Although the wife is clearly against the idea of women wearing something so obscene, the General is interested in the sole fact of creating an international market, of being a competitive economic engine in Europe. To him, the success of the Spanish state is more important than the apparent obscenity of a bikini. He would rather be a bringer of immodest dress than lose economically to Italy and France who have already allowed the use of bikinis on their beaches. However, as the tourism industry falls under the wife’s reach of power, she has the final say on whether Spain will lose its antiquated social values and strict Catholic conservatism to become a world tourist destination and an economic powerhouse. According to Sasha Pack, an Associate Professor of History at the University at Buffalo, SUNY and author of “Tourism, modernization, and difference: A twentieth-century Spanish paradigm”, the Spanish tourism industry that got its jumpstart in the late 1940’s gave the conservative Spanish regime the ability to participate in the European wave of modernization. He goes on to state that, “Annual increases in tourism were constant throughout the 1950s, and, by 1954, government economists were exploring the possibility that tourism revenue might fully neutralize Spain’s debilitating commercial deficit” (Pack). The Generals wife’s choice could potentially bring enough revenue to the Spanish state through tourism to dig the country out of its financial hole.
Pedro and the General both realize this precarious situation. The General is all for the legalization of the bikini on the municipal beaches after Pedro shows him the potential future influx of foreign currency and revenue. This is shown to the audience with the animated “light bulb” expression on the Generals face as the camera zooms in while he is reading the report Pedro gives him. The General wants his wife to be happy as she enjoys the finer and more expensive things in life -as was hinted at the beginning of the film when she gave off handed comments about the jewelry she wanted but they couldn’t afford to purchase- and is willing to break the conservative values of the Catholic church and Spain to do so. Backing Pedro’s goal to bring bikinis to the beaches not only keeps the Generals wife happy because she can keep her wealthy status but also it will generate massive amounts of foreign revenue for Spain.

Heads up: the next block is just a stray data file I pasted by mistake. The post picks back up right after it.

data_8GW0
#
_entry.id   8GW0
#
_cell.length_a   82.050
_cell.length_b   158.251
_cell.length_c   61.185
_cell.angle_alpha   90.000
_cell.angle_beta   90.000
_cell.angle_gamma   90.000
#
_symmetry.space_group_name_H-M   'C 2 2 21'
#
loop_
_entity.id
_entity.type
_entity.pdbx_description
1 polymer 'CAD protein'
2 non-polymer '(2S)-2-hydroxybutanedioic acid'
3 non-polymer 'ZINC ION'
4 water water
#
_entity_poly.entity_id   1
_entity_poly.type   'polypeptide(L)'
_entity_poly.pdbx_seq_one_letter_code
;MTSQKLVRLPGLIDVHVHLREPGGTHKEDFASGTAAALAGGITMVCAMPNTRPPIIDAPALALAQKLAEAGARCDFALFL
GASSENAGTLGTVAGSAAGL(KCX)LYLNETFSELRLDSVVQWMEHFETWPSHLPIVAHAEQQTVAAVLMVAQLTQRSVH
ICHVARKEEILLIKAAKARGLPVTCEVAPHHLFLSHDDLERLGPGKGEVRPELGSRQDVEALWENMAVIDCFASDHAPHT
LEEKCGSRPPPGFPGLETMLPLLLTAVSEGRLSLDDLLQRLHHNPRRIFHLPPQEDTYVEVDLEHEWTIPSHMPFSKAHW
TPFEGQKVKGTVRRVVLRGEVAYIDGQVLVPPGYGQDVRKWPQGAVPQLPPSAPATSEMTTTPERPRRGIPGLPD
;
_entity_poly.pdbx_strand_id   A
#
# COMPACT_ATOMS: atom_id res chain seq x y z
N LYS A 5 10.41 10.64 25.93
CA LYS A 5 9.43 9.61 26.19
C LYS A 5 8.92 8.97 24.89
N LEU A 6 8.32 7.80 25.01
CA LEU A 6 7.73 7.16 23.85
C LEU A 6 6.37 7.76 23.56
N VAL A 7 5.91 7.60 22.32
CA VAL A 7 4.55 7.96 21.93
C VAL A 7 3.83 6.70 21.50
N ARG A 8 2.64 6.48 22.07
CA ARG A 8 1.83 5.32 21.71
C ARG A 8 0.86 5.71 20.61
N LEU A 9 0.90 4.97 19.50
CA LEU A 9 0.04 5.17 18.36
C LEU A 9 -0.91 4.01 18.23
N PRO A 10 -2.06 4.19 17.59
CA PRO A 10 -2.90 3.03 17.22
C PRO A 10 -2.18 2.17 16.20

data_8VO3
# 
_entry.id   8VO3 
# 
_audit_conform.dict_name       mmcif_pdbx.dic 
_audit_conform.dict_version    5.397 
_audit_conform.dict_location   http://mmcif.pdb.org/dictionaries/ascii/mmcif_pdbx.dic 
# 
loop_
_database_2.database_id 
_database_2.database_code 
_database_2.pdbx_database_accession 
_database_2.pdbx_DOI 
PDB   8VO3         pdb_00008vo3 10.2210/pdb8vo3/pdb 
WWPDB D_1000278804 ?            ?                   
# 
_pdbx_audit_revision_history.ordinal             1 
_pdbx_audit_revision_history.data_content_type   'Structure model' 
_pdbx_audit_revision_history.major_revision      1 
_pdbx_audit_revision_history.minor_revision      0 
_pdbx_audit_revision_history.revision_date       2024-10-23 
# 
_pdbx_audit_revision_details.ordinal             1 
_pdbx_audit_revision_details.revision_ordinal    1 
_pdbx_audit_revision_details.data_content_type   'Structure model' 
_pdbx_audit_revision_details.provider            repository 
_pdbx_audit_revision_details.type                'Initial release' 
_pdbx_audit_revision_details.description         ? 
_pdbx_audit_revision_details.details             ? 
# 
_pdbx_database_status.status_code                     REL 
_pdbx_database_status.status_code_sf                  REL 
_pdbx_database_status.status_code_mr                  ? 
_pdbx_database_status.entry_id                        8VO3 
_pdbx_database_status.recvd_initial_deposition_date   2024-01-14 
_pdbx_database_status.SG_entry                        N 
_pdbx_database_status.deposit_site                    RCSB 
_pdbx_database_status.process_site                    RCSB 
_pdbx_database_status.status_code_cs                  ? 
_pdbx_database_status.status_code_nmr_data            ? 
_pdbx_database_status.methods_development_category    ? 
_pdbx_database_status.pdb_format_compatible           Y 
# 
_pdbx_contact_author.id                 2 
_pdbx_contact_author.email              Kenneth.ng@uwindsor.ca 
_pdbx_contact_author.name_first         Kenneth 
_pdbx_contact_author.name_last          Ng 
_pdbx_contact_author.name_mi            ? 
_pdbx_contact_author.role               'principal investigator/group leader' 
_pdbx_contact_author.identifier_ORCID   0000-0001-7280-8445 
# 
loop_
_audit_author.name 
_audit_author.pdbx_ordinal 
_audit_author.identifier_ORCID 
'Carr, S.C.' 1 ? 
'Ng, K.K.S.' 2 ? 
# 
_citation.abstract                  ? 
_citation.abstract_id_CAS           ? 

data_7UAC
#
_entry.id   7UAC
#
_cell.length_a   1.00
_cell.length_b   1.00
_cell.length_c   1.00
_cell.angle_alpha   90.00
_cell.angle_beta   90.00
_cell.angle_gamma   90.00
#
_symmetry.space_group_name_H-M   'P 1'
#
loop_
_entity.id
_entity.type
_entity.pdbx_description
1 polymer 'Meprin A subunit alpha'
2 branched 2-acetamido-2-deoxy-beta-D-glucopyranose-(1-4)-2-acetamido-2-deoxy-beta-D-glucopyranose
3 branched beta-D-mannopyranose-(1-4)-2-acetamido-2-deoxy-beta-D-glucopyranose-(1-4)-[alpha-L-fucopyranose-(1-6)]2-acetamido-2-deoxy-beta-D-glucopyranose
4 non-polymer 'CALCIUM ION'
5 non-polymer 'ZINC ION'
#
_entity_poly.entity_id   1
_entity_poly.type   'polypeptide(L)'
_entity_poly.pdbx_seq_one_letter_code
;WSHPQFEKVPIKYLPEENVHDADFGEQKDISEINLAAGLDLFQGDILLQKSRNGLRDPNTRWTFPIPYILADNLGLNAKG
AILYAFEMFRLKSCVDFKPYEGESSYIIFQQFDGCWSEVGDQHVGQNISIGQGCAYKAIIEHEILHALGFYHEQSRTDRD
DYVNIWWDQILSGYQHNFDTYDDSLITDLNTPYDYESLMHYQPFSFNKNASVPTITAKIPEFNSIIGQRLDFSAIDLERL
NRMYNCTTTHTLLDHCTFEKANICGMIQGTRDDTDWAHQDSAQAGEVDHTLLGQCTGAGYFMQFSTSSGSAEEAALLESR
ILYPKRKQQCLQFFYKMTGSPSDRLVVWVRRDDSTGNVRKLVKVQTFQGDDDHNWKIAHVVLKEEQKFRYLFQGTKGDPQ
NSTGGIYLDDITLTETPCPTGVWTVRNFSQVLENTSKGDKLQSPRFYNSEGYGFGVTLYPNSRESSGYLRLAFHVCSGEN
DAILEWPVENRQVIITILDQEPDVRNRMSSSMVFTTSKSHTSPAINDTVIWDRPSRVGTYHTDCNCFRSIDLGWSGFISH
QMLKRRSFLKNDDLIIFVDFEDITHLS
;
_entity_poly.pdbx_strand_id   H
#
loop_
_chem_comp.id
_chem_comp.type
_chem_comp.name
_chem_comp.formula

Pedro must convince the General’s wife on the positives of potential feminine tourism and the great economic outcomes of modernized fashions in a conservative country. Regina Schluter, a scholar with a PhD in Social Psychology from the Argentinian University of John F Kennedy and author of “Femininity at the Beach- Issues on Fashion, Gender and Tourism in Argentina”, believes that that fashion is a non-verbal language which allows women to construct their identities as societal values. Although her article focuses on fashion, gender and tourism in Argentina, her thoughts are still relevant to the idea of feminist tourism in Spain if we consider the fact that Argentina was colonized by Spain in the early 17th century. Bearing in mind the fact that they are closely related due to shared aspects such as language, I think it is possible that Argentina would develop some of the same ideas and values as Spain concerning woman’s freedoms.